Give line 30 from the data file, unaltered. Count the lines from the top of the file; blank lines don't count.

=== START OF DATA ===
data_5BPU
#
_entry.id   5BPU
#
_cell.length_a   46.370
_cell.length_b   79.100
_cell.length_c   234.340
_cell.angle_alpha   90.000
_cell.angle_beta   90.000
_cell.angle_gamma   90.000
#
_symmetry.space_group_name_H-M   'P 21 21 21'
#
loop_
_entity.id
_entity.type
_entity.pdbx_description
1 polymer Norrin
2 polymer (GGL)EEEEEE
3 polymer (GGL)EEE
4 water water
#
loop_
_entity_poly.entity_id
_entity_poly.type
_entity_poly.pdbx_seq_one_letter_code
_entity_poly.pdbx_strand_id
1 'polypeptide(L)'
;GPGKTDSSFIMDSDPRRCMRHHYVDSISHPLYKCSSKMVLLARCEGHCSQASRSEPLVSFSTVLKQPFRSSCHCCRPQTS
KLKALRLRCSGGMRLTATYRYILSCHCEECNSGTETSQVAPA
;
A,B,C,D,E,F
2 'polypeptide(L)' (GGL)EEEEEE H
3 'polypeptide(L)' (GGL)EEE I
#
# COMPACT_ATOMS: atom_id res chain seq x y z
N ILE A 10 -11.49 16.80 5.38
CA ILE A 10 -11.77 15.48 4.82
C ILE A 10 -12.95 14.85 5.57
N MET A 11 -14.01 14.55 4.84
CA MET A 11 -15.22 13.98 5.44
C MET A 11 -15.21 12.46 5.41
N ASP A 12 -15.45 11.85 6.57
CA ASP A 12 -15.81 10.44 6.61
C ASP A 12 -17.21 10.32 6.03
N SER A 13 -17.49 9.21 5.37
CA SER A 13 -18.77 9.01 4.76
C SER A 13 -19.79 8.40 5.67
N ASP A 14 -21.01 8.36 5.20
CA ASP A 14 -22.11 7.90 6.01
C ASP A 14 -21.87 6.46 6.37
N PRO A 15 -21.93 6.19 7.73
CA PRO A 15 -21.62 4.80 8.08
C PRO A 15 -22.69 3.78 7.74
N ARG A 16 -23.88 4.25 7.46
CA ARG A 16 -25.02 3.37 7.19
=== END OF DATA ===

KLKALRLRCSGGMRLTATYRYILSCHCEECNSGTETSQVAPA